A Closer Look at the NYT’s Smear Article on Wikileaks

Posted on October 25, 2010


I just wanted to highlight some of the more pernicious, and easily missed, qualifiers in the anti-Assange piece by Burns in the NYT, yesterday. Yes, the article’s main focus seemed to be to paint Assange as an unaccountable autocrat, increasingly disliked by his own organization and increasingly “delusional” and unbalanced. But I think these qualifiers also build up a portrait of Assange as dilettante, hypocrite and clown–exactly what, as I observed yesterday, Gitlin outlined when he studied the New York Times coverage of Students for a Democratic Society when they broke out on to the national stage in 1965. Burns really wants you to know that Assange is just like any empty-celebrity, dining in the world’s epicurean hot-spots while gabbing to journalists, with no idea just how inadvertently dangerous he is to the free world…:

He demands that his dwindling number of loyalists use expensive encrypted cellphones and swaps his own as other men change shirts. He checks into hotels under false names, dyes his hair, sleeps on sofas and floors, and uses cash instead of credit cards, often borrowed from friends.

“By being determined to be on this path, and not to compromise, I’ve wound up in an extraordinary situation,” Mr. Assange said over lunch last Sunday, when he arrived sporting a woolen beanie and a wispy stubble and trailing a youthful entourage that included a filmmaker assigned to document any unpleasant surprises.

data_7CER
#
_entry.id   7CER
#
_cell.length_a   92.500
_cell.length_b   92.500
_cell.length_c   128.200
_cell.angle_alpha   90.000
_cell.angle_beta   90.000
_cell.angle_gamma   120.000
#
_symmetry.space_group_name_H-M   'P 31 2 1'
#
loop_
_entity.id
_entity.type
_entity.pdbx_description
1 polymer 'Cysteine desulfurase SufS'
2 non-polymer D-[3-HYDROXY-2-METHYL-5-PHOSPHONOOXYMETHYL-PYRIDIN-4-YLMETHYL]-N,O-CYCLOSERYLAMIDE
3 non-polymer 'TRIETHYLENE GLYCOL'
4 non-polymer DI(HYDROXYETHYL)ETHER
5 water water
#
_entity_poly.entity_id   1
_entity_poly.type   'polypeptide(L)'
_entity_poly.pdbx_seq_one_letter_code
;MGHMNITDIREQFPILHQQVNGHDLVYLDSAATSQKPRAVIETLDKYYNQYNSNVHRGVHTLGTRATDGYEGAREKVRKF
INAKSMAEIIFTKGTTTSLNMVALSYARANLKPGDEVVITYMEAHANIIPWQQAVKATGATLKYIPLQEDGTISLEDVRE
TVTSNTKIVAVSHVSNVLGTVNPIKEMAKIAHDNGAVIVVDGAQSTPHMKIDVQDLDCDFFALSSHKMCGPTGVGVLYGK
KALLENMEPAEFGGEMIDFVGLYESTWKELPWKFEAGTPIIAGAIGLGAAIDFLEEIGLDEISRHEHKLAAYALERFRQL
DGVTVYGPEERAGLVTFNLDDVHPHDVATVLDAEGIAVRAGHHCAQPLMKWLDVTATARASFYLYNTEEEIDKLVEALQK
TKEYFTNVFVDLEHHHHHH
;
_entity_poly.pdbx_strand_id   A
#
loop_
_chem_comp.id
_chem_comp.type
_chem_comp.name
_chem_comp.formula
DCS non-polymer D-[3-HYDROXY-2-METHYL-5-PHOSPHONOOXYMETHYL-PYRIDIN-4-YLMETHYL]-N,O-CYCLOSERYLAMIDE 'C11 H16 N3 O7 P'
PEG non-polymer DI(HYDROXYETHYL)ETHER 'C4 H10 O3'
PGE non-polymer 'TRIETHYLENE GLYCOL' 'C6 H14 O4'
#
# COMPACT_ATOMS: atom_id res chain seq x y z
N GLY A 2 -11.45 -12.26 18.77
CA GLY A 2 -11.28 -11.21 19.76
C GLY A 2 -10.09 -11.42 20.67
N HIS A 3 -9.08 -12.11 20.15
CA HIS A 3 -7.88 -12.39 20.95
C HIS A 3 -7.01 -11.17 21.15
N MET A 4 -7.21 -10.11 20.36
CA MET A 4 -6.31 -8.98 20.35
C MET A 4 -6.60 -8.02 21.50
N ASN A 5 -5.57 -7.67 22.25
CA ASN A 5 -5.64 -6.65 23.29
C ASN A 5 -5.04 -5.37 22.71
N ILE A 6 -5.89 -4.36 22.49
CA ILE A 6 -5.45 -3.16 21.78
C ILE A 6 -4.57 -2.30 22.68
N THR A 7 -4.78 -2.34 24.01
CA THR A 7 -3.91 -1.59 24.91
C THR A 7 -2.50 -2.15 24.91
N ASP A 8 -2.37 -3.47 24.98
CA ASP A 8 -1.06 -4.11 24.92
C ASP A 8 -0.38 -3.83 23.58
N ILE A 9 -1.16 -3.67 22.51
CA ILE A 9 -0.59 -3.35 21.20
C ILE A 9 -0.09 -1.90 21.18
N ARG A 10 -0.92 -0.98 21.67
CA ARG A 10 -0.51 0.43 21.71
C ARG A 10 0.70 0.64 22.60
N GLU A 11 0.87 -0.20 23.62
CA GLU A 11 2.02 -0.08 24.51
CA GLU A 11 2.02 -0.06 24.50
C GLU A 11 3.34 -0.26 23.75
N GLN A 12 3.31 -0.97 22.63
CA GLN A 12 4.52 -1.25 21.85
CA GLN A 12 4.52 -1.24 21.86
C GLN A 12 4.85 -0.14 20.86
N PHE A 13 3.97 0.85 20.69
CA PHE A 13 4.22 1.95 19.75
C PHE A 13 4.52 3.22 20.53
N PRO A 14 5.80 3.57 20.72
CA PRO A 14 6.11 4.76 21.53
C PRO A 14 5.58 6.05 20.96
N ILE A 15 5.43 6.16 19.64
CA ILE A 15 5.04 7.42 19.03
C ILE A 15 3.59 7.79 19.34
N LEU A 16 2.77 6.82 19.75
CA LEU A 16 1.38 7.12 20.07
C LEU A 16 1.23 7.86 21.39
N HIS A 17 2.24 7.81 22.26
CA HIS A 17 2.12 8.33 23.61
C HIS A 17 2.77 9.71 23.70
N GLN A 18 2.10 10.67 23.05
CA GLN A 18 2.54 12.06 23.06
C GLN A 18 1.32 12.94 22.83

In his remarkable journey to notoriety…

erratic and imperious behavior, and a nearly delusional grandeur unmatched by an awareness that the digital secrets he reveals can have a price in flesh and blood.


Mr. Assange has come a long way from an unsettled childhood in Australia


History is punctuated by spies, defectors and others who revealed the most inflammatory secrets of their age. Mr. Assange has become that figure for the Internet era, with as yet unreckoned consequences for himself and for the keepers of the world’s secrets.

Finally, this paragraph is simply incredible:

Mr. Assange has been equivocal about Private Manning, talking in late summer as though the soldier was unavoidable collateral damage, much like the Afghans named as informers in the secret Pentagon documents.

This from a reporter who regularly reports on the US’s opinion that US soldiers and civilian Afghans are collateral damage.